Back to posting exciting advances on biology and medicine

In the last three months, I neglected my posts here. However, I am now back to posting. As you can imagine there is a huge back log of articles, so expect an increase in the frequency of posts for some time, assuming I can keep up with them.

Thanks to all who find value from this blog. You are a great source of motivation for me to keep it updated.


US stands to lose a generation of young researchers

Five consecutive years of flat funding the budget of the National Institutes of Health (NIH) is deterring promising young researchers and threatening the future of Americans’ health, a group of seven preeminent academic research institutions warned today. In a new report released here, the group of concerned institutions (six research universities and a major teaching hospital) described the toll that cumulative stagnant NIH funding is taking on the American medical research enterprise. And the leading institutions warned that if NIH does not get consistent and robust support in the future, the nation will lose a generation of young investigators to other careers and other countries and, with them, a generation of promising research that could cure disease for millions for whom no cure currently exists.

Continue reading “US stands to lose a generation of young researchers”

JoVE: Youtube for scientists

I have been following JoVE is the Journal of Visualized Experiments, for some time. This very unique “video journal” focuses on publishing videos of experimental procedures in life sciences.

Today I learned JoVE may soon be indexed on Pubmed, which will give it a credibility of peer reviewed scientific journal. Apparently they have also signed agreement with established science publishing companies (Annual Reviews, Springer Protocols, Current Protocols) for joint protocol publication, as in this example.. I think this is extremely useful for scientists or those who want to see actual experiments done. It will be interesting to see how it develops and accepted in scientific community.

Robosingularity blog launched

I started the third in series of singularity blogs, Robosingularity. The focus, as you may guess, is advances in robotics.In similar vein to to this blog and nanosingularity I will be posting articles on recent advances related to robotics and artificial intelligence. The site will also feature many cool videos that showcase the amazing abilities of ever advancing robots and cyborgs. Enjoy 🙂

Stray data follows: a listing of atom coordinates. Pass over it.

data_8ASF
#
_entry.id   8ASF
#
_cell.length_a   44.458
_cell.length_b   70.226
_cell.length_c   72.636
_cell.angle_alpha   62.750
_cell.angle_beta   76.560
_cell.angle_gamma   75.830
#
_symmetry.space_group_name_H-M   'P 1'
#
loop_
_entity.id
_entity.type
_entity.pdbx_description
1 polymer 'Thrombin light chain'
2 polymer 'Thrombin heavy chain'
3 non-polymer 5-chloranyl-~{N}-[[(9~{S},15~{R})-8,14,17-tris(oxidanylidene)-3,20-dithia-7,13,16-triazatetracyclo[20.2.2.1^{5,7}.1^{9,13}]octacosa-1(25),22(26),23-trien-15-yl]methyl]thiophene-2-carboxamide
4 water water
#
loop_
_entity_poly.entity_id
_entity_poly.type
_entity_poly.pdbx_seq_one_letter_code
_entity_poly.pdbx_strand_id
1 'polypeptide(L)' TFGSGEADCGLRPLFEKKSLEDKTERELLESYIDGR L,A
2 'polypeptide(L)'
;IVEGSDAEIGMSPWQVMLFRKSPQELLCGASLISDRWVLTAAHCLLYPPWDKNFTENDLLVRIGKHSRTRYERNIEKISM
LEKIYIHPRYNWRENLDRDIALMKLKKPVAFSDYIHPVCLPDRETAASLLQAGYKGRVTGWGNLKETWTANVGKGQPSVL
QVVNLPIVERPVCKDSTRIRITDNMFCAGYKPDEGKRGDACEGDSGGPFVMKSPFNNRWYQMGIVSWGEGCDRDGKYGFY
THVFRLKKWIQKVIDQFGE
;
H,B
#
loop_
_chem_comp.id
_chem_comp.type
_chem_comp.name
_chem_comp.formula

Nanosingularity blog launched

I would like to point out that I have been posting nanotechnology related advances in my other blog called Nanosingularity for some time. The idea of nanosingularity remains similar to biosingularity, to follow major advances in the nanotech field. However, I should mention that I don’t consider myself an expert of this field and would highly encourage the readers who are knowledgable in the area to post comments on significance of the stories. I will continue to post here the nanotech advances related to biology.

Link to Nanosingularity

Is The United States Trying to Cede its Lead in Biomedical Research?

I feel the future of biological research in the U.S. is now in grave danger. NIH has been the jewel of American innovation in medicine and biological research. The health of most people are affected by the research done through NIH grants. Rapid advance in medical research is also the best way to save the trillions of dollars spent every year on health care. If current trends of stagnant NIH funding is not reversed soon, the U.S. will begin not only to lose its lead in biomedical research but this will also cost countless lives that will not be saved on time.

Read this news article in the recent of issue of the Scientist: “The “stagnated” budget for the National Institutes of Health (NIH), now entering its 4th straight year of flat-funding, is creating a “looming crisis” that is forcing scientists to downsize labs and abandon innovative work, and alienating the next generation of young researchers, a panel of university officials and senior researchers told Congress yesterday (March 19). ”

Another brief commentary is at the Scientific American site.

Happy and Healthy 2007!

After a little break I am back to posting new exciting discoveries and advances in biological systems.

Biosingularity now hosts more than 300 stories, some of which are major breakthroughs, since its inception about one year ago.

The acceleration of technology predicts that there will be many more advances this year and these will continue to give hope for a much better future for all of us.

I wish everyone a healthy and happy new year.